Uganda’s President, Yoweri Museveni Ramps Up Repression On Bobi Wine And Other Presidential Candidates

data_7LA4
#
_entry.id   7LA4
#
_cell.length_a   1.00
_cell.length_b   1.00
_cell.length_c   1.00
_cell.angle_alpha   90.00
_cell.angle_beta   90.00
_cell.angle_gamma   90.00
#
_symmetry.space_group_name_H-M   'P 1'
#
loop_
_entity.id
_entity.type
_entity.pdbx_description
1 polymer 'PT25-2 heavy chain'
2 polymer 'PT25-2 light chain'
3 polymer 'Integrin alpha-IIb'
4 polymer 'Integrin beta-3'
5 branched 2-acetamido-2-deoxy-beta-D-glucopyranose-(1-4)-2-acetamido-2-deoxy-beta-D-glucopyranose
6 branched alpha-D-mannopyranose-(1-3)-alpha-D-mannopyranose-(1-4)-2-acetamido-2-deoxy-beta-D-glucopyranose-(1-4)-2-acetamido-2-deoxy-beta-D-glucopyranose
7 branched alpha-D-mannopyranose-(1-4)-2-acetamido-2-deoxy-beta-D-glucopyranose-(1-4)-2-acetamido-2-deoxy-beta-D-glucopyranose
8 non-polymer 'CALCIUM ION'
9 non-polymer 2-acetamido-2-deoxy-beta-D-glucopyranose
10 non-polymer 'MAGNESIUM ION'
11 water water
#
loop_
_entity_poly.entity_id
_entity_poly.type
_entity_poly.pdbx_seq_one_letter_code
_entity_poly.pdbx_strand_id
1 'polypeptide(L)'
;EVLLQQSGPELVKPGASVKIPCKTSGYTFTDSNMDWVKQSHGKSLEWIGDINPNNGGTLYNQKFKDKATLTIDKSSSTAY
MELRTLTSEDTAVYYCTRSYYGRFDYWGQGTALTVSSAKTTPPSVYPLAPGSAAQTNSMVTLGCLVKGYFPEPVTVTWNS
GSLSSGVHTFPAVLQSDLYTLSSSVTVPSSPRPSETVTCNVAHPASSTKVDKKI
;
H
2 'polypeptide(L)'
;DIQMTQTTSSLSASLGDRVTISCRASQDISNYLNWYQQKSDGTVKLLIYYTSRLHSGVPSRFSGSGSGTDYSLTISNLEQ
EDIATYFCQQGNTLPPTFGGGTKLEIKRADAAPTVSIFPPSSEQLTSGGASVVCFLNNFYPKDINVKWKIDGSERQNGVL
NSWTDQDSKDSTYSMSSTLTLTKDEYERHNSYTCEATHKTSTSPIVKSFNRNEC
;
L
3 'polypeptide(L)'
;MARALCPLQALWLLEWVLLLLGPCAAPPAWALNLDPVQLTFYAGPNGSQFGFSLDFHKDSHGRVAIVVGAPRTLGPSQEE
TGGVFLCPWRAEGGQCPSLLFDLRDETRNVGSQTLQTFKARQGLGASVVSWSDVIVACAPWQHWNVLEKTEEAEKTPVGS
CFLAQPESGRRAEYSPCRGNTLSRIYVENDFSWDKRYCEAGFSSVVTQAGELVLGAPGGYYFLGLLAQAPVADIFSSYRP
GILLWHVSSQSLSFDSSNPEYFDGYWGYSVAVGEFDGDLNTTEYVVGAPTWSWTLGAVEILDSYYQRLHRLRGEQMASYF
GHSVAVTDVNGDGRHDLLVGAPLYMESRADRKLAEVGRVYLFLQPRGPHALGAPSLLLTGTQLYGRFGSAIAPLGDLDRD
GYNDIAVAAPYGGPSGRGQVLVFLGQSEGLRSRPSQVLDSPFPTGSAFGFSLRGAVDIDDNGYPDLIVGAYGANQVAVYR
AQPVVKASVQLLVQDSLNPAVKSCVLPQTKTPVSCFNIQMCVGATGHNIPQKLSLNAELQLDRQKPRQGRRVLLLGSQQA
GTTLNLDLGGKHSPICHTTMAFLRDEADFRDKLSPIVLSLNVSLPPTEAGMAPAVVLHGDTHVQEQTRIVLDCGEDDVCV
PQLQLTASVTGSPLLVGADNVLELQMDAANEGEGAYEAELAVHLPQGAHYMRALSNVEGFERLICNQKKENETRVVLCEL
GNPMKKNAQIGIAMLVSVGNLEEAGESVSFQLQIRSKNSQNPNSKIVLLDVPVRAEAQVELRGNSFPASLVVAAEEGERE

Ahead of the 14 January national election, President Yoweri Musevni’s government is not letting up on the pressure on his opponents. Its strategy is to limit the opposition’s ability to get out its message and mobilize voters. The government’s repression and COVID-19 prevention measures are limiting opposition leader Bobi Wine’s ability to mobilise and strengthening Museveni’s chances of remaining in power, analysts say. According to writings by academia Sam Wilkins and Richard Vokes, “The January elections will almost certainly result in a Museveni victory. However, the inevitability of the overall result should not blind us to the fact that the country’s politics are changing, even if the regime does not.” More than a hundred members of Bobi Wine’s presidential campaign team were granted bail on Monday 4 January, after their arrest while on the campaign trail on 31 December. The arrest and prosecution of 126 people, 90 of whom were part of a campaign advance team, is the latest of multiple hurdles to Bobi Wine’s presidential bid by Uganda’s security forces. Among those arrested and presented before a court 100kms southwest of the capital are Wine’s personal bodyguard Eddy Mutwe, his musical partner Nubian Li, and music producer and close aide Dan Magic. At least seven of them will remain in custody until 19 January. Also, the National Unity Platform presidential candidate had also been detained during the failed New Year’s Eve campaign stop, but he was flown home to Kampala in a military helicopter while his campaign team was arrested to await formal charges. Bobi Wine is one of 10 candidates seeking to unseat the incumbent, President Yoweri Museveni. It is also the first time in the last four elections that Museveni’s erstwhile rival, Kizza Besigye of the main opposition party, the Forum for Democratic Change (FDC), is not on the ballot. After Besigye declined to make a fifth stab at the presidency, the opposition party instead picked Patrick Oboi Amuriat as its president and presidential candidate in the 14 January polls. The FDC presidential candidate has also been arrested and released several times while on the campaign trail, most recently on 2 January. Among the candidates are also two former military commanders, Major General Mugisha Muntu, who quit the FDC after losing to Amuriat, and Lieutenant Gen. Henry Tumukunde, a former security minister who is facing treason charges. Despite Besigye’s absence from the race, President Museveni has taken to the same methods he used against his former comrade-in-arms to the pool of new challengers and their core supporters.
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